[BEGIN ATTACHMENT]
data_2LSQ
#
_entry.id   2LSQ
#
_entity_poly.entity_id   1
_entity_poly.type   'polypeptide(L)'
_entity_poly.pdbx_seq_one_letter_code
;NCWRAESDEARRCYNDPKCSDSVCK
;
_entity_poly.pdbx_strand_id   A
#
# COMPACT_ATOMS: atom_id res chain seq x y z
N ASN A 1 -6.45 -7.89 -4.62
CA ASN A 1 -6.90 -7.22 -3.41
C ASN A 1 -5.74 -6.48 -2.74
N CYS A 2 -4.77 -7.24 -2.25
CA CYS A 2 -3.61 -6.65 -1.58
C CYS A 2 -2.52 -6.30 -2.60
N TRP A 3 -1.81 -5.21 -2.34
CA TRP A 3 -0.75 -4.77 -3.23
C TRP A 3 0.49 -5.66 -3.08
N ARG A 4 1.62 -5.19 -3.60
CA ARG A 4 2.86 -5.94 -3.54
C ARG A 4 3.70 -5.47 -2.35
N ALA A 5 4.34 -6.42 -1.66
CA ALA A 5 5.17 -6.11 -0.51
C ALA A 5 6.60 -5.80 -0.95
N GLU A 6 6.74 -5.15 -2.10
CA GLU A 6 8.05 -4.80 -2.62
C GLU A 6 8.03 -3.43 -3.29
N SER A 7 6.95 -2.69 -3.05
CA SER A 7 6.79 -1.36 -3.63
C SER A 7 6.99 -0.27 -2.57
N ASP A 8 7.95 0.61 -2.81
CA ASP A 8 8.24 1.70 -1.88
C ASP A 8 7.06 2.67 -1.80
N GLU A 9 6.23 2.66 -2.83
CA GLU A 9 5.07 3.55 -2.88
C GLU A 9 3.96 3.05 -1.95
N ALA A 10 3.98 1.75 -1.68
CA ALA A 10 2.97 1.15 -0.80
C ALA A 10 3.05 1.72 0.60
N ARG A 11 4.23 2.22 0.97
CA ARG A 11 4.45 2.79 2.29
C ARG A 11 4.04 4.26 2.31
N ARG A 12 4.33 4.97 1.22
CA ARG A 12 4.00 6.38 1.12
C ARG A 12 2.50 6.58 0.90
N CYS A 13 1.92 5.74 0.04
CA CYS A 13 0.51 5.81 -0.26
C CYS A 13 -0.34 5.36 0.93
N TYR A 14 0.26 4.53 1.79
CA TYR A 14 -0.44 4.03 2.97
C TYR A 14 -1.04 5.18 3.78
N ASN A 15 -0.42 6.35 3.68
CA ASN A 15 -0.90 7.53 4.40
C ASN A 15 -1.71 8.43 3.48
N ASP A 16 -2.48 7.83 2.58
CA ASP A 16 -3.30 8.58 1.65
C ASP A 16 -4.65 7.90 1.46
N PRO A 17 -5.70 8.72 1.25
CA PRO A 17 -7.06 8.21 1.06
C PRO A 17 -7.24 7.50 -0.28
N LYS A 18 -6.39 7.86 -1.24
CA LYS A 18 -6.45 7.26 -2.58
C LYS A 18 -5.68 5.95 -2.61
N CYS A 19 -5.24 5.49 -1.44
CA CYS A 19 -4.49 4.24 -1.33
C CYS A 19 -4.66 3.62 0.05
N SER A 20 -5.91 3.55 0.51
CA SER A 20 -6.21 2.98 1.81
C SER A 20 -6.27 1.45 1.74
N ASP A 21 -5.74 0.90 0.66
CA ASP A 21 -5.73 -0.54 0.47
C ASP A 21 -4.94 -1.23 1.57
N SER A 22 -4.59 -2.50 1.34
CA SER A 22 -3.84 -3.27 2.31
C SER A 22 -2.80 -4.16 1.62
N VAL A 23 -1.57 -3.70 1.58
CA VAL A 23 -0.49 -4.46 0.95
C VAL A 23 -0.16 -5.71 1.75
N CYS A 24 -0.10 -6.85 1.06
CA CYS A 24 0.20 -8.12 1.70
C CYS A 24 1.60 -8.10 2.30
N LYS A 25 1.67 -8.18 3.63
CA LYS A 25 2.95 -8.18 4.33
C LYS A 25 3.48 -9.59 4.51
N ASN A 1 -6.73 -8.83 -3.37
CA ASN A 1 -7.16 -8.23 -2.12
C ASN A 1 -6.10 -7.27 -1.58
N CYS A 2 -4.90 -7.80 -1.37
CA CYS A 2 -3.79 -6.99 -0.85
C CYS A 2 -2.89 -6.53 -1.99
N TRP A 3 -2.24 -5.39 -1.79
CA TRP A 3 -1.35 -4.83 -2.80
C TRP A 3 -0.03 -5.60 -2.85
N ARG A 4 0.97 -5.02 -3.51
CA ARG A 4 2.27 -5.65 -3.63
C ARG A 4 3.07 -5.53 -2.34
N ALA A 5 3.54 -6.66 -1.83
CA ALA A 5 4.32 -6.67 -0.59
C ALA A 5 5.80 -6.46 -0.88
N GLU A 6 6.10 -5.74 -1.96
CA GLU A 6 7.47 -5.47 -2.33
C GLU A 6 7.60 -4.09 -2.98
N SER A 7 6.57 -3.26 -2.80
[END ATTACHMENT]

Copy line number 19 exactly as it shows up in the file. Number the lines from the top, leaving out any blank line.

N TRP A 3 -1.81 -5.21 -2.34